15 September 2023
Sahibzadi Amatul Quddoos Begum: A true servant of Allah
After reciting the tashahud, ta‘awuz and Surah al-Fatihah, Hazrat Khalifatul Masih Vaa stated:
It is the Divine decree of Allah the Almighty that whoever comes into this world, after spending some time here, will eventually depart. However, most fortunate are those who leave behind good memories; who were beneficial to others; who demonstrated through their actions that they gave precedence to their faith over the world; who tried to act upon the commandments of Allah and His Messengersa, who strove to fulfil the objective of their pledge of allegiance [bai‘at] to the Promised Messiahas; those who are truly loyal to Khilafat-e-Ahmadiyyat; who tried their utmost to fulfil the rights owed to humanity; who always tried to attain the pleasure of Allah the Almighty; and for whom everyone utters only complimentary words. As such, according to the Holy Prophetsa, they become destined for Paradise. (Sahih al-Bukhari, Kitab al-jana’iz, Hadith 1367)
Today, I shall speak about an individual who tried to live their life in accordance with the pleasure of Allah the Almighty. I will speak about respected Amatul Quddoos Sahiba, who was the daughter of Hazrat Dr Mir Muhammad Ismail Sahibra and the wife of the late Sahibzada Mirza Waseem Ahmad Sahib. She was the daughter-in-law of Hazrat Musleh-e-Maudra. Although she lived in Qadian, these days she was visiting her daughters in Rabwah, where she passed away at the age of 96.
اِنَّا لِلّٰہِ وَاِنَّاۤ اِلَيۡہِ رٰجِعُوۡنَ
[Surely, to Allah we belong and to Him shall we return.]
By the grace of Allah the Almighty, she was a musiyah [part of the al-Wasiyyat Scheme] and contributed at the rate of 1/9. I will mention some details of her life.
On the occasion of the inauguration of the Jalsa Salana [annual convention] in 1951, Hazrat Khalifatul Masih IIra led the nikah [marriage announcement] of Hazrat Mirza Waseem Ahmad Sahib with her and said: “Owing to certain reasons, I wish to announce two nikah ceremonies prior to the inaugural session of the Jalsa.” One was hers, and the other was of the daughter of Hazrat Khalifatul Masih IIra. He said: “I will only lead two nikah ceremonies. If I had announced this earlier, many requests for leading nikahs would have been received. If there are too many [marriage announcements] during the Jalsa occasion, the time for the speech would also have reduced.” Nevertheless, he led these two nikahs on the occasion of this Jalsa. Her paternal cousin, Sayyid Da’ud Ahmad Sahib, was appointed as her Wakeel [a representative]. During the marriage announcement, Hazrat Musleh-e-Maudra also said: “I generally only wed off my daughters to life devotees [of the Jamaat].”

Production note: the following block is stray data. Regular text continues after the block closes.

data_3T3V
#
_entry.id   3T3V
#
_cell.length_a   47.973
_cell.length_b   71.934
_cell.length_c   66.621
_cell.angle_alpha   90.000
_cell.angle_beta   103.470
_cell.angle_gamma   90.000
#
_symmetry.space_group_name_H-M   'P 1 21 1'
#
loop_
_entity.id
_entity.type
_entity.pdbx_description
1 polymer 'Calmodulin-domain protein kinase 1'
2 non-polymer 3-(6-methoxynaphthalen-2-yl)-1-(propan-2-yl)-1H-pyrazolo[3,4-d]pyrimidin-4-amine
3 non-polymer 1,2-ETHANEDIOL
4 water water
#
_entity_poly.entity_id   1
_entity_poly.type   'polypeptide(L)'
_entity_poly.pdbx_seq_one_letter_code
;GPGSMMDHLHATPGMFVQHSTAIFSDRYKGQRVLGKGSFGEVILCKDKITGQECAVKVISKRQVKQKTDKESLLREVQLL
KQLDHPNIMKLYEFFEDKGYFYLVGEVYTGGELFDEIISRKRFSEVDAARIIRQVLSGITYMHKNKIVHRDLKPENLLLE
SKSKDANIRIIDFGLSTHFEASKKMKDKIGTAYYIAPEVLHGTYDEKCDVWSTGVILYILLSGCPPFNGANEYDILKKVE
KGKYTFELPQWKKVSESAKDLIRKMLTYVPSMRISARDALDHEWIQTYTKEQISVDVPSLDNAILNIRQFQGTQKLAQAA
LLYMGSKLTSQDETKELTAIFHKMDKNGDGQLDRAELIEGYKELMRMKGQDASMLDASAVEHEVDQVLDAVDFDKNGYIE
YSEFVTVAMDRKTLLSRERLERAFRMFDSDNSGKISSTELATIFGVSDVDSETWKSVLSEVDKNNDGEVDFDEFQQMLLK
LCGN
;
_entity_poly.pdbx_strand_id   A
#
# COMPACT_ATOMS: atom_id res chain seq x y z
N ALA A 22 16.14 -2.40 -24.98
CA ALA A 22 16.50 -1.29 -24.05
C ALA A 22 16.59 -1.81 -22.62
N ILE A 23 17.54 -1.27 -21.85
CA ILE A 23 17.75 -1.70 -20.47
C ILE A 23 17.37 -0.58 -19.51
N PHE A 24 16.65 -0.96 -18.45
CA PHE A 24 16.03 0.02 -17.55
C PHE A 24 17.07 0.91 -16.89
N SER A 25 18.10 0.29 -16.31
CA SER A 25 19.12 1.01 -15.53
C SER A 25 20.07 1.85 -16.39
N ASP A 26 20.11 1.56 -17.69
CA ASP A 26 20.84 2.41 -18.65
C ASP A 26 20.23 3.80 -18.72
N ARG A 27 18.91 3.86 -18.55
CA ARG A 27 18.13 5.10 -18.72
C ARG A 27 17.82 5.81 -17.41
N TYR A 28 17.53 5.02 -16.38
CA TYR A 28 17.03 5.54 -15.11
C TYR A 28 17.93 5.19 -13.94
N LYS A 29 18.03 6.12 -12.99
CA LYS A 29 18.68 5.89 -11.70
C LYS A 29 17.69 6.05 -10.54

Amatul Naseer Sahiba was married to Pir Muinuddin Sahib. (Khutbat-e-Mahmud, Vol. 3, pp. 650-651) When she was married, on the request of Hazrat Dr Mir Muhammad Ismail Sahib’sra wife, Hazrat Khalifat-ul-Masih IIra attended the Rukhsatana [sending off the bride to her new home] from the side of the girl. He was not part of the groom’s procession, i.e., of his son’s; rather, he attended from the side of the girl. (Al-Fazl Lahore, 26th October 1952, p.30) Allah the Almighty blessed them with three daughters and one son. One of her daughters, Amatul Aleem Sahiba, is currently the Sadr Lajna of Pakistan [National President of the women’s auxiliary organisation]. She is the wife of Mansoor Ahmad Khan Sahib, Wakil-e-A’la, Tahrik-e-Jadid. With regard to the other two daughters, one of them, Amatul Kareem Sahiba, is the wife of Captain Majid Sahib. Amatul Raoof Sahiba is the wife of Dr Ibrahim Munib Sahib. Mirza Kalim Ahmad is their son, who lives in America.